Tattoos on the Heart by Gregory Boyle – I love reading memoirs, and this one was especially inspiring and heart-warming. I listened to the audio version by the author, which was incredible. This man has a heart of gold, which he freely and faithfully has given to gang members and their families for decades. His perspective and insight about life was challenging and edifying. I plan to buy a hardcover copy of this book, because I want to read it more and often.
I happened to pick up Each Little Bird that Sings by Deborah Wiles in a used bookstore this summer, without knowing anything about it. It’s one of those finds that surprises you in the best possible way. As I’ve been learning to allow myself to grieve the loss of my grandma, I’ve been drawn to books and movies that have people processing similar emotions. This book isn’t for just any kid. But if there’s a kiddo who is grappling with the death of a loved one and needs the perspective of another (fictional) kid, I’d recommend it.
I have quoted The Book Whisperer and referenced it a bajillion times since reading it this summer. Donalyn Miller helped me accelerate the progress I was already making in teaching reading. I felt like I was reading what I would write ten years from now – like we’re kindred reading-teacher spirits. If you need some inspiration for teaching reading to upper grades, read it!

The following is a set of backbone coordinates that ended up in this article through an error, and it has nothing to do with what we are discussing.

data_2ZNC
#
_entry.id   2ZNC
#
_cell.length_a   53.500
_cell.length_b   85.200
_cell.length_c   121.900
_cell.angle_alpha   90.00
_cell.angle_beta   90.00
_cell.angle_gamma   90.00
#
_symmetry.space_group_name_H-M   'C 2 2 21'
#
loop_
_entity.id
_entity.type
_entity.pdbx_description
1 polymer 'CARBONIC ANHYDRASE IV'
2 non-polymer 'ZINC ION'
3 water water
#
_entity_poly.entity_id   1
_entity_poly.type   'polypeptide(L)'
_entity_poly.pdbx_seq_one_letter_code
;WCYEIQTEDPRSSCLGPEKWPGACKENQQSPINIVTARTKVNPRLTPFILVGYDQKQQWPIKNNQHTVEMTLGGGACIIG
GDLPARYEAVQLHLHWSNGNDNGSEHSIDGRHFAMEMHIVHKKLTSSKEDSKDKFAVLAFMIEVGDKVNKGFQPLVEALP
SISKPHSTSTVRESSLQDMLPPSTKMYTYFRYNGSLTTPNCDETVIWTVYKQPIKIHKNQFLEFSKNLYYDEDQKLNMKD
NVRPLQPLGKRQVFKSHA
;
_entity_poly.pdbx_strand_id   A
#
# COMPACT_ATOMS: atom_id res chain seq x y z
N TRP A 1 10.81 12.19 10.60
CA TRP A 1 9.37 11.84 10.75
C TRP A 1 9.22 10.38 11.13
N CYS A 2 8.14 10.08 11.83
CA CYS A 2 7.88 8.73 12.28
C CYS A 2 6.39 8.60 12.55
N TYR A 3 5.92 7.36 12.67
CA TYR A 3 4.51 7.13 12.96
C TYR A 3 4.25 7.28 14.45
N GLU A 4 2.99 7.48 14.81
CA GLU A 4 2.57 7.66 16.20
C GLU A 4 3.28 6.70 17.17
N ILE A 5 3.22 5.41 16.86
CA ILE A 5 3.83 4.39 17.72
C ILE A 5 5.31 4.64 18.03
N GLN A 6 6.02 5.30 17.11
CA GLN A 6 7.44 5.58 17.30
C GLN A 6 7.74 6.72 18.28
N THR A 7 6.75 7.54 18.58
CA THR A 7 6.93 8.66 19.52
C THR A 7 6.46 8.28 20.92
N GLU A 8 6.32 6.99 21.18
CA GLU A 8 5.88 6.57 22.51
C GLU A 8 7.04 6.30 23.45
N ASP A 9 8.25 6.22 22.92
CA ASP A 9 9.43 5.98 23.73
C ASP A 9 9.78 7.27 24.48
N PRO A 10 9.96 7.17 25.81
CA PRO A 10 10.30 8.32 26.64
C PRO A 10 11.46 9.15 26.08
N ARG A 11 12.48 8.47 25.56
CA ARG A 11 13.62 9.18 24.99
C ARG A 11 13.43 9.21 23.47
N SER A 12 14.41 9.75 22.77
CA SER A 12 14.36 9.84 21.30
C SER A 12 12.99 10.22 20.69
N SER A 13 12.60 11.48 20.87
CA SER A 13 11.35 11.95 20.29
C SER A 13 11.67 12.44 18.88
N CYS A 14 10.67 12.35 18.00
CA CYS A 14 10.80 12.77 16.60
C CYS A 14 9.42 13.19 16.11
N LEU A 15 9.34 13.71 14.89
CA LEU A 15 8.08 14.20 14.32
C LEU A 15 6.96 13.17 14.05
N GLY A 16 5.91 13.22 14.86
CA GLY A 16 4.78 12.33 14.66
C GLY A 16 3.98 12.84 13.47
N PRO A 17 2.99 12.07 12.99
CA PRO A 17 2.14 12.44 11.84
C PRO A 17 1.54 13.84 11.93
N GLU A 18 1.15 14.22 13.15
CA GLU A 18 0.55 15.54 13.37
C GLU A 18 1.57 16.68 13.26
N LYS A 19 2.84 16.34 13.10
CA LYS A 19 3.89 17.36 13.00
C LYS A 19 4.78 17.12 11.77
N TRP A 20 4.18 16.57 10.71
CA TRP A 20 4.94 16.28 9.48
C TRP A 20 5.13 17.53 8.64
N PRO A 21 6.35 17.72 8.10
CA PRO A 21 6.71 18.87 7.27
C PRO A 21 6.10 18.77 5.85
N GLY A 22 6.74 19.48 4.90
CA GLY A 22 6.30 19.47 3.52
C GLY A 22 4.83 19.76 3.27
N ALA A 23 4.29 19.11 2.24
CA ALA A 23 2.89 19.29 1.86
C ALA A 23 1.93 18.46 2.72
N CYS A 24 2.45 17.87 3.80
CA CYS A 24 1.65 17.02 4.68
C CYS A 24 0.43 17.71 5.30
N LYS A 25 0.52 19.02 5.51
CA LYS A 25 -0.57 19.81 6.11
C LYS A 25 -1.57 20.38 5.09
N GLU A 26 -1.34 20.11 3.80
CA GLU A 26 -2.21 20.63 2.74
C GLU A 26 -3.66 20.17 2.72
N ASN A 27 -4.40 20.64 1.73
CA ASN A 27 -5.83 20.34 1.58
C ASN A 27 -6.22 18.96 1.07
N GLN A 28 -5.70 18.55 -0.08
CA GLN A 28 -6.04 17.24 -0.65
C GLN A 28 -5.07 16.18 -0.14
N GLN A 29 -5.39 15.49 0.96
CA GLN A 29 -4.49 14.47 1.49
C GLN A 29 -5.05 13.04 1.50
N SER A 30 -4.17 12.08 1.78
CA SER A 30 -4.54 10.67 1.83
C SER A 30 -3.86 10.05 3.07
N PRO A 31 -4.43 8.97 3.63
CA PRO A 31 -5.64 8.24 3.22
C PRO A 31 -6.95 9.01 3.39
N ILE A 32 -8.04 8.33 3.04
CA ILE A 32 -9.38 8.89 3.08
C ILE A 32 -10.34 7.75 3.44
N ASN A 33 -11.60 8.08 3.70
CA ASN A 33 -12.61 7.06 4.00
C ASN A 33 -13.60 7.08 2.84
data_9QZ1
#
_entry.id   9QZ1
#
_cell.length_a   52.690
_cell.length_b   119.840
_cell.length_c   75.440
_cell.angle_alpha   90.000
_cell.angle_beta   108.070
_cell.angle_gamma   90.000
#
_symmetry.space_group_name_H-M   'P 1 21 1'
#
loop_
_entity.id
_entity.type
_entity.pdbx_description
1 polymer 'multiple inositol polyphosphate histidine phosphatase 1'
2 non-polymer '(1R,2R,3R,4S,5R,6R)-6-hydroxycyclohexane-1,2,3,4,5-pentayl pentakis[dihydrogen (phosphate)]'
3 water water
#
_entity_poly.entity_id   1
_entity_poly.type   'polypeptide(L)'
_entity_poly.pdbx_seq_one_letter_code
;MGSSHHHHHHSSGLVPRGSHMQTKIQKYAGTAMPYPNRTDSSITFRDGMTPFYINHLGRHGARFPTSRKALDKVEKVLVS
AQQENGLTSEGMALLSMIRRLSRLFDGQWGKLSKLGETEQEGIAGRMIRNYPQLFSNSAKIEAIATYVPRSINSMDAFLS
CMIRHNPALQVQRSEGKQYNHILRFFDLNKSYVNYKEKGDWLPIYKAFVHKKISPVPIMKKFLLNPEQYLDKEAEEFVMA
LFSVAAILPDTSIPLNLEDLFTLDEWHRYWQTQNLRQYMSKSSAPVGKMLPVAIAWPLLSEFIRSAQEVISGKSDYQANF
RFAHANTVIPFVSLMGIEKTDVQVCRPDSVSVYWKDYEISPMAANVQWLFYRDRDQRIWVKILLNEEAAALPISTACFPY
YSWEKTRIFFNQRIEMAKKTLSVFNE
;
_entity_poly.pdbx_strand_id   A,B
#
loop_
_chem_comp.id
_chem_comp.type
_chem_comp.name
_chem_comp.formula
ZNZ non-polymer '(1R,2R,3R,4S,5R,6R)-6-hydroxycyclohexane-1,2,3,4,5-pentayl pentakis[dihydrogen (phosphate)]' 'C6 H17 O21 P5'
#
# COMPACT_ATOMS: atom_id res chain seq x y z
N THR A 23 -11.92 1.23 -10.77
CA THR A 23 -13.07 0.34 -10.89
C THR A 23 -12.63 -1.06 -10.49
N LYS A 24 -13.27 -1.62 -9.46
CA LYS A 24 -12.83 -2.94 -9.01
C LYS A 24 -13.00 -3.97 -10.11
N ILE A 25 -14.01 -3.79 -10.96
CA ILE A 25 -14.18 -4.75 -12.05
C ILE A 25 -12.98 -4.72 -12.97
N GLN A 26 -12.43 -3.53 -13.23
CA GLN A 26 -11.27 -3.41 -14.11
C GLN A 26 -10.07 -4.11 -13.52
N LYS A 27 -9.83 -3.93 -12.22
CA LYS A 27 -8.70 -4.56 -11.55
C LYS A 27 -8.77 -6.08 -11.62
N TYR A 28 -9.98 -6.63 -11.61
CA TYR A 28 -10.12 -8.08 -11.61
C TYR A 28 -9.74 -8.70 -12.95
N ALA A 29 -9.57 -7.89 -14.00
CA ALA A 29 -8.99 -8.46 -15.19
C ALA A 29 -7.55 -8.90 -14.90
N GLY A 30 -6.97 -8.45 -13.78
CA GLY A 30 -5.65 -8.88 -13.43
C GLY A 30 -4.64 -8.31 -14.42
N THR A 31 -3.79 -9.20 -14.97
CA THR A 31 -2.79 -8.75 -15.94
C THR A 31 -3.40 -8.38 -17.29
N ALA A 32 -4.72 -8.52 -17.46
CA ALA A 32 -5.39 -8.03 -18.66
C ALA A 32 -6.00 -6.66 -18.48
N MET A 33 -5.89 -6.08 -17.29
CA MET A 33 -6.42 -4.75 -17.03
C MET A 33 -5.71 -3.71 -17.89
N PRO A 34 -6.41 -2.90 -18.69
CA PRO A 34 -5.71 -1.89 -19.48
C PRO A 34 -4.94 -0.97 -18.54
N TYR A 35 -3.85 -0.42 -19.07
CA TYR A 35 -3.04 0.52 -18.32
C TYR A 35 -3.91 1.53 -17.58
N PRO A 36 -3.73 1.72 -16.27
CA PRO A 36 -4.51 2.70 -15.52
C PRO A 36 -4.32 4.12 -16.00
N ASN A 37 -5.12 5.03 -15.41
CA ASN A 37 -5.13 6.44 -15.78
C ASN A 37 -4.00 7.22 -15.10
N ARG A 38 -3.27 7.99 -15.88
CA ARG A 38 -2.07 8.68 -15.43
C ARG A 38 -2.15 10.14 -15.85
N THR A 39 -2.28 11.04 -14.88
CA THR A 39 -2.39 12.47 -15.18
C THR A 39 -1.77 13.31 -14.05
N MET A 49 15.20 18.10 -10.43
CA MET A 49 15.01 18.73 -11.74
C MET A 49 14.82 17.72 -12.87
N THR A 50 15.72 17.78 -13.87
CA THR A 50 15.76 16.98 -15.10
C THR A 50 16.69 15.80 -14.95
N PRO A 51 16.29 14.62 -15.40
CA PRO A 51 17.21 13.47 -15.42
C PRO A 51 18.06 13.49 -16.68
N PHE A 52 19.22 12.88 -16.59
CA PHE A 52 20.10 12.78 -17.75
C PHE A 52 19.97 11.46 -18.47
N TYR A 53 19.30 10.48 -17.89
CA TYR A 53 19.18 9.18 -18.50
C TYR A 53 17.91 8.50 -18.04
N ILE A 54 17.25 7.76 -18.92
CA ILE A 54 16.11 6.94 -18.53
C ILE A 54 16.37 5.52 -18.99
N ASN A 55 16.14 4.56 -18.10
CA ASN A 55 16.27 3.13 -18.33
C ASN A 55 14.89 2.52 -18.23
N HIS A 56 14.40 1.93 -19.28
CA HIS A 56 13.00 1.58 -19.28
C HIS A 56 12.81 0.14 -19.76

Beauty by Robin McKinley – who doesn’t love a retelling of a good fairytale? Especially a retelling that adds depth and color to the characters and the plot! I was introduced to this book by my roommate a few years ago and just needed a good reread a couple of months ago. Gobbled it up once more and loved it all over again.
I can’t count how many times I’ve read Caps for Sale with my nieces over Skype this year 🙂 I have a limited collection of picture books to read to them, and when I give them the choice, they usually choose this one. “You monkeys, you!” For the toddlers in your life, I recommend this one!
- Longest Book: My Dear Hamilton by Stephanie Dray and Laura Kamoie. I don’t actually know the number of pages, since I listened to the audio version. However, the audio version is just over 23 hours. It took me about three different times of checking it out on Hoopla to finish it. But it became an “I have to finish it. I’ve gotten this far!” type of a challenge for me. Definitely a fascinating read. Definitely an adult read. Definitely a long read.
- A Classic: Wuthering Heights by Emily Bronte – when a friend quoted this book in conversation, I decided to give it another try. I didn’t love it, but I didn’t hate it. However, I was drawn to reading it more than the fantasy books I’d checked out for my post-surgery recovery time, so there must be something to it. It was a thought-provoking read. However, I just don’t understand why so many classics have deranged/crazy people and lots of abuse and/or trauma in them. If anyone can explain that to me, I’m willing to listen.
- Books in Spanish! This was a huge victory for me. I finished two books in Spanish this year for the first time ever, and am working on a couple more. One was La Mujer, Arma Secreta de Dios which my women’s small group is reading at church. The other was Fríndel (a children’s chapter book) by Andrew Clements, translated into Spanish. I finished both a couple of nights ago.
What were your favorite or notable reads in 2019? Or what is one of your favorite books in general? I’m always looking for my next great read, and I’m putting together my list for the 2020 reading challenge. Comment below to share your favorite(s) of 2019!